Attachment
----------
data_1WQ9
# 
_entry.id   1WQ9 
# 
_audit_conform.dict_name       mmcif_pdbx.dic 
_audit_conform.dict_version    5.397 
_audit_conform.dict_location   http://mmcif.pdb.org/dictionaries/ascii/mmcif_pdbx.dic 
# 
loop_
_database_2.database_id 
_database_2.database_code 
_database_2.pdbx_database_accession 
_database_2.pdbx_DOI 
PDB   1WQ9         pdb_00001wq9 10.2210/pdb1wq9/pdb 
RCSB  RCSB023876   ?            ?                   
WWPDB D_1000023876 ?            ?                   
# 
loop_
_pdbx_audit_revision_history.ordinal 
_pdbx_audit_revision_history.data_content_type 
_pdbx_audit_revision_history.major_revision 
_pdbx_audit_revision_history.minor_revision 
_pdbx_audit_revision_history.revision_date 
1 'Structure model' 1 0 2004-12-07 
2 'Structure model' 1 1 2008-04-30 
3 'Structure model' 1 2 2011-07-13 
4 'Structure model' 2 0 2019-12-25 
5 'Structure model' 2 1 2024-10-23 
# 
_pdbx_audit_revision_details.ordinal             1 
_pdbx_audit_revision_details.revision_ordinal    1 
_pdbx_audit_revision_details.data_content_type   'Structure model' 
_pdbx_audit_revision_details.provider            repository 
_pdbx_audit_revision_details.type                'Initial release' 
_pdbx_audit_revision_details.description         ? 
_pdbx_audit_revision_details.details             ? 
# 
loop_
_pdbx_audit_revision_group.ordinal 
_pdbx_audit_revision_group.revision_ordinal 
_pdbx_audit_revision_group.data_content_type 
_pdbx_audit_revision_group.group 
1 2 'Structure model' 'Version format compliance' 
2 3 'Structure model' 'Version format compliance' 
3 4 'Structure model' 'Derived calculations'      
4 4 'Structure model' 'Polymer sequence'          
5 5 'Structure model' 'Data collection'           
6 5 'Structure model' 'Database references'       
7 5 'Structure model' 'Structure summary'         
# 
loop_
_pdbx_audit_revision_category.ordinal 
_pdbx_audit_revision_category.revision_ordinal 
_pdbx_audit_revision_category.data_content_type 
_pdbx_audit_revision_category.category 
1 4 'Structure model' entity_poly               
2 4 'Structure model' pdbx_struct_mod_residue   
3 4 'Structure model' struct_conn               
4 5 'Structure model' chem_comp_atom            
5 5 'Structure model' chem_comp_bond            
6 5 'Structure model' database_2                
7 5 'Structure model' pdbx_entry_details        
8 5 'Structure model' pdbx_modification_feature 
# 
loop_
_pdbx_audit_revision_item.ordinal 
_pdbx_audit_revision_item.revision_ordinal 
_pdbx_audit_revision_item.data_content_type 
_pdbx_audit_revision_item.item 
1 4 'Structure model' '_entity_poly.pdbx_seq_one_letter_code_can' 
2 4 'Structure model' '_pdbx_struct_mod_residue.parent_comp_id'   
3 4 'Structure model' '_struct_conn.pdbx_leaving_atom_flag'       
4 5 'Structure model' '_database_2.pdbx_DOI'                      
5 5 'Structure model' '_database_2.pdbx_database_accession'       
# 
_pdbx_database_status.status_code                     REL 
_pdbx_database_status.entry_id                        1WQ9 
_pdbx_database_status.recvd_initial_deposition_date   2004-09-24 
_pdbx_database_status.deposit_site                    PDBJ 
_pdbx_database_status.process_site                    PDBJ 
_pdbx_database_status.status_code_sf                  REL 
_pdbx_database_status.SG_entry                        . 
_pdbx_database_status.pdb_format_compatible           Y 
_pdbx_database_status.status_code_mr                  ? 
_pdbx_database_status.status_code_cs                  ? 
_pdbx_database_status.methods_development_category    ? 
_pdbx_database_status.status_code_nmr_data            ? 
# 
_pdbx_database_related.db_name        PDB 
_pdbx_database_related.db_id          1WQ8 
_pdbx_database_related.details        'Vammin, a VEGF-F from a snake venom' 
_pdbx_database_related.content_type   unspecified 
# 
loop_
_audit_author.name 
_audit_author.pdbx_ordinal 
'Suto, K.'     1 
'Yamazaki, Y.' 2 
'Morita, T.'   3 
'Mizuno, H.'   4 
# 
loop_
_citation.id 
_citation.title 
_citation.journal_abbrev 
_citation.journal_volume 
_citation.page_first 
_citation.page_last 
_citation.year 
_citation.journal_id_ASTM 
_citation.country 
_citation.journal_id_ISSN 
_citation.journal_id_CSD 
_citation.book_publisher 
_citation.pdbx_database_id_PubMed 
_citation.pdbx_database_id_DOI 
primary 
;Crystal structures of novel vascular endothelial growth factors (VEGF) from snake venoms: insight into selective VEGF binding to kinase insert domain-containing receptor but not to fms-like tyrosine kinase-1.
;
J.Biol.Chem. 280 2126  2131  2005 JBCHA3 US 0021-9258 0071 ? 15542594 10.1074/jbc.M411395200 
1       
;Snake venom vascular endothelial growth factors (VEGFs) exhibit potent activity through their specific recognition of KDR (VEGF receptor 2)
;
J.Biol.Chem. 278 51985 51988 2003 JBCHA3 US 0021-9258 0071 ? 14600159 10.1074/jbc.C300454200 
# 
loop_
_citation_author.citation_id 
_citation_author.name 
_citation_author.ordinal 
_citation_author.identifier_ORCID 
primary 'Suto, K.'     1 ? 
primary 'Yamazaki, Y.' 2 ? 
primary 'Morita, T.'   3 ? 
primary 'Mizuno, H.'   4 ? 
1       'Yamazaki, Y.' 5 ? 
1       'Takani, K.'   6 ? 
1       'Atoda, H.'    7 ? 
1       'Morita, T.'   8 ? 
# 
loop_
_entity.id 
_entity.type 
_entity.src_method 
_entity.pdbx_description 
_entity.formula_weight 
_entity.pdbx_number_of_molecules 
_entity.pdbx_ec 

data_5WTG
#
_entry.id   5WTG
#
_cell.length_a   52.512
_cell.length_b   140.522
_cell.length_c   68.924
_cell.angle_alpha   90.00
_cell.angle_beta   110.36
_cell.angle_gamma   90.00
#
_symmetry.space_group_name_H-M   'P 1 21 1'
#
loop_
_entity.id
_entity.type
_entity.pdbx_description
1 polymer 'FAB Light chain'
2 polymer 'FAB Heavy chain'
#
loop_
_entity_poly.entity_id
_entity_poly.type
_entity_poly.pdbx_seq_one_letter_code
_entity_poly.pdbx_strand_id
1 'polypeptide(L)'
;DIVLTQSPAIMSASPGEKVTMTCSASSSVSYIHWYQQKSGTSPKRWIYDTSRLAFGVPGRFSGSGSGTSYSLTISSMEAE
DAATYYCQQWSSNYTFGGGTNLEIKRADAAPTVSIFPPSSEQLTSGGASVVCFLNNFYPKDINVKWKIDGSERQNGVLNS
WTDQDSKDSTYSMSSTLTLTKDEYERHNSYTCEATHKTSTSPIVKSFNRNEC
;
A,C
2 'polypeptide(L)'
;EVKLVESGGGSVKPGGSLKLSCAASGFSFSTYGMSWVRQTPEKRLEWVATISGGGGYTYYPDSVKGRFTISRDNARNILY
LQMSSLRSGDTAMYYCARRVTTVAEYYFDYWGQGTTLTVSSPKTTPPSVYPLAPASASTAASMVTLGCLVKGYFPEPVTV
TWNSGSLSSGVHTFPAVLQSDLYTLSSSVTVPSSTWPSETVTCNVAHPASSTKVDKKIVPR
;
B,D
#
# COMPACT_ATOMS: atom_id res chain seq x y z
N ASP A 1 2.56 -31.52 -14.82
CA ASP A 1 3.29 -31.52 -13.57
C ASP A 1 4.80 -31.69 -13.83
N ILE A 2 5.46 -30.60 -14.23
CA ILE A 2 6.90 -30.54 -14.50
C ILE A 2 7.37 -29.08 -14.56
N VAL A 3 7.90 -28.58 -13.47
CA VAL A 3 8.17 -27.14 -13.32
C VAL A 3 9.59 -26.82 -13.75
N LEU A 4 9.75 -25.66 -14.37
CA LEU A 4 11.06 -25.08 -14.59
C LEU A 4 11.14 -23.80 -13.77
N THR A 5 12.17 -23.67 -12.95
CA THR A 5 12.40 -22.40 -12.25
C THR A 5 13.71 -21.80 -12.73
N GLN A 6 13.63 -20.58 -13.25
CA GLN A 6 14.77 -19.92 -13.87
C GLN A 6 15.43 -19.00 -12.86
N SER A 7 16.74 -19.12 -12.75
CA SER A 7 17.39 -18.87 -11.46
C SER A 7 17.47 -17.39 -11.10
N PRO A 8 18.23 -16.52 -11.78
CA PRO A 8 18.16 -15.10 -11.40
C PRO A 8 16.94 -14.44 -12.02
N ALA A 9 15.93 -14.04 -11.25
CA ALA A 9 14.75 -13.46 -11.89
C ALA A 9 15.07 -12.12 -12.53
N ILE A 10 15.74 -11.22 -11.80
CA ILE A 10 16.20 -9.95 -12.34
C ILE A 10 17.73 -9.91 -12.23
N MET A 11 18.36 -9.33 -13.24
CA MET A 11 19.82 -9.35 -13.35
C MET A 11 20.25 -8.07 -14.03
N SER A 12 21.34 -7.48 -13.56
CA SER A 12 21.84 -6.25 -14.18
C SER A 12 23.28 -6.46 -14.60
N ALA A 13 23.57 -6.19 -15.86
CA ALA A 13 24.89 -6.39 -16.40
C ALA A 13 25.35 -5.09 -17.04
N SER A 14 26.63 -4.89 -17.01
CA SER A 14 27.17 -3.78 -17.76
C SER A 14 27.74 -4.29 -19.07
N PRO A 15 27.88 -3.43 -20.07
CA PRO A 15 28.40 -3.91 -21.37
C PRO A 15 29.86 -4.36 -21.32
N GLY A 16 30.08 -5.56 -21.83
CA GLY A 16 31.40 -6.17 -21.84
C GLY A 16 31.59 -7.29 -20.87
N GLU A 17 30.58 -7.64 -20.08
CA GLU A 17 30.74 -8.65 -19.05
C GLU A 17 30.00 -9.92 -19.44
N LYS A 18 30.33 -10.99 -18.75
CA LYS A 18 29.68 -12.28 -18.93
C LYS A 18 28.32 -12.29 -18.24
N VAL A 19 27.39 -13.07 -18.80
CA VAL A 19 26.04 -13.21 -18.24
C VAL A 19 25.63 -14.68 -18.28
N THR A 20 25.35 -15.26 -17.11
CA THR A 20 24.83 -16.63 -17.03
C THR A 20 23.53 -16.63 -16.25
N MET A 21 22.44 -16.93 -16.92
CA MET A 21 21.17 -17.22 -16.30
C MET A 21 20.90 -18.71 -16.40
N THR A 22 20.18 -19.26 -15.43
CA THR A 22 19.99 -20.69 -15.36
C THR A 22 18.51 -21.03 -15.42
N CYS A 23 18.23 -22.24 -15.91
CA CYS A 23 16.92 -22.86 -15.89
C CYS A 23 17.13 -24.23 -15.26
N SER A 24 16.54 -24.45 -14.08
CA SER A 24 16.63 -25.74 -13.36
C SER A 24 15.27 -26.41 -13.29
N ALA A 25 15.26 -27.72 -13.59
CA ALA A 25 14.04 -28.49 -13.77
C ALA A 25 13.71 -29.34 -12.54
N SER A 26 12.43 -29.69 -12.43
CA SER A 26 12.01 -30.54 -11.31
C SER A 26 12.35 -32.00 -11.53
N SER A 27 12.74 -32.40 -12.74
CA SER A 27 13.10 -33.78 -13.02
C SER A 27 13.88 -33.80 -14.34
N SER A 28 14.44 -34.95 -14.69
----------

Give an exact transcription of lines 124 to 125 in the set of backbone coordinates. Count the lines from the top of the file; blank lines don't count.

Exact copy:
J.Biol.Chem. 278 51985 51988 2003 JBCHA3 US 0021-9258 0071 ? 14600159 10.1074/jbc.C300454200 
# 